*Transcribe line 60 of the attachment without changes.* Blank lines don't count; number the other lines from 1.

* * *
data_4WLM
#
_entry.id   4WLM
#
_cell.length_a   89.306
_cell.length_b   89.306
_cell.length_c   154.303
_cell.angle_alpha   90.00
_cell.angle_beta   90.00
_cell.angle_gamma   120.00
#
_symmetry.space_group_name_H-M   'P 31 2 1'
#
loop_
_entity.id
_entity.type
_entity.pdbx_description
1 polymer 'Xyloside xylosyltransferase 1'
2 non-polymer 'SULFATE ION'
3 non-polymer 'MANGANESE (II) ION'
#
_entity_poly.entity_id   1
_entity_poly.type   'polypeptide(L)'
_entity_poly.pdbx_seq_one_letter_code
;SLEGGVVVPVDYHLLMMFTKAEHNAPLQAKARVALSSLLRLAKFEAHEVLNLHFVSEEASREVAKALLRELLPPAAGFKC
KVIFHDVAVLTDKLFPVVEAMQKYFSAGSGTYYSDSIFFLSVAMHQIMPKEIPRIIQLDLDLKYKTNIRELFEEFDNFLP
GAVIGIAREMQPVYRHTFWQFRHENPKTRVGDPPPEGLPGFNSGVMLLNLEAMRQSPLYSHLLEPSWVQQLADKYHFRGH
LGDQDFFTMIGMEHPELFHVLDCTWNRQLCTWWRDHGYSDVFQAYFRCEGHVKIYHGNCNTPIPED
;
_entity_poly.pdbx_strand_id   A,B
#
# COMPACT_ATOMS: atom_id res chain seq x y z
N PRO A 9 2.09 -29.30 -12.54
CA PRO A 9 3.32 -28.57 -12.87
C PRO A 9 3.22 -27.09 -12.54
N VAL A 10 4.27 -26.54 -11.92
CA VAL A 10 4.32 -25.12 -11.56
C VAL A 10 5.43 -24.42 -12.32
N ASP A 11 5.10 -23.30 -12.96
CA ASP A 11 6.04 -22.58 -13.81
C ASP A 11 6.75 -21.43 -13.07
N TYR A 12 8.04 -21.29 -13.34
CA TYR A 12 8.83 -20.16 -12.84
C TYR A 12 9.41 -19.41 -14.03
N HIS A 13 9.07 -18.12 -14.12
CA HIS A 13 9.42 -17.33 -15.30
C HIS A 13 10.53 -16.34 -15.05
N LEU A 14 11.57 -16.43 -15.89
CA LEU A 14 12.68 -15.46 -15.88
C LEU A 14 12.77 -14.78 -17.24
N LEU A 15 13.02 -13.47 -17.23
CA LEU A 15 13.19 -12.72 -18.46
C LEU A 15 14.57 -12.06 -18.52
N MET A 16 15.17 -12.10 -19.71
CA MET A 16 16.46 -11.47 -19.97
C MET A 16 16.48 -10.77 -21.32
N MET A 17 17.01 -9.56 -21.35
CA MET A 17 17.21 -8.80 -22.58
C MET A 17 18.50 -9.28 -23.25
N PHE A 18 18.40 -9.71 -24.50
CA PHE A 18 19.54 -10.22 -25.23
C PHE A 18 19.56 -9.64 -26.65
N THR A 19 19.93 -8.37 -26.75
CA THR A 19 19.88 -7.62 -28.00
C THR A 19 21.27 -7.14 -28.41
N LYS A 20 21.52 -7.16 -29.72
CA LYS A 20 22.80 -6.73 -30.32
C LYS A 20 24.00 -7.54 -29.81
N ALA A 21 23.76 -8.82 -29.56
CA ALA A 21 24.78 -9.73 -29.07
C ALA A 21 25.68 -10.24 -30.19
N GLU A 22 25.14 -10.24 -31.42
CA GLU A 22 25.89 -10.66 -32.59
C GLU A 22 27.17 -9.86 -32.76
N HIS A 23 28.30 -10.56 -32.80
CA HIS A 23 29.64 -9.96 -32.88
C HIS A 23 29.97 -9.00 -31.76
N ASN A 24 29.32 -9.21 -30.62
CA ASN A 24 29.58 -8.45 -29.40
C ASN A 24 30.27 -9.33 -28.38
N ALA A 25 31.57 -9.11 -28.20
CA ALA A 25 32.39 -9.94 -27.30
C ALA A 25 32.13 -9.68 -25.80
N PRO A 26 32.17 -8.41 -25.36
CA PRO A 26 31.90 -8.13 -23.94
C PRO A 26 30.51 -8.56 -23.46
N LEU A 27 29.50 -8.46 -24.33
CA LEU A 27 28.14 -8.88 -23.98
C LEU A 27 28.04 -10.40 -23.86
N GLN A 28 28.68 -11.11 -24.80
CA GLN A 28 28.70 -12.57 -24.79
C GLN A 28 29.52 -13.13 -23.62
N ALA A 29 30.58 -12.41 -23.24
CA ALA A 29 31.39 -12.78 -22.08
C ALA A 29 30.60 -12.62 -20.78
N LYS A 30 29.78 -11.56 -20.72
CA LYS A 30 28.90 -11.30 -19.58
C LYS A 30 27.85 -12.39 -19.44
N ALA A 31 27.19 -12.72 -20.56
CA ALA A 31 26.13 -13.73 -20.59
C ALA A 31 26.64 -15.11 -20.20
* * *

N PHE A 18 18.40 -9.71 -24.50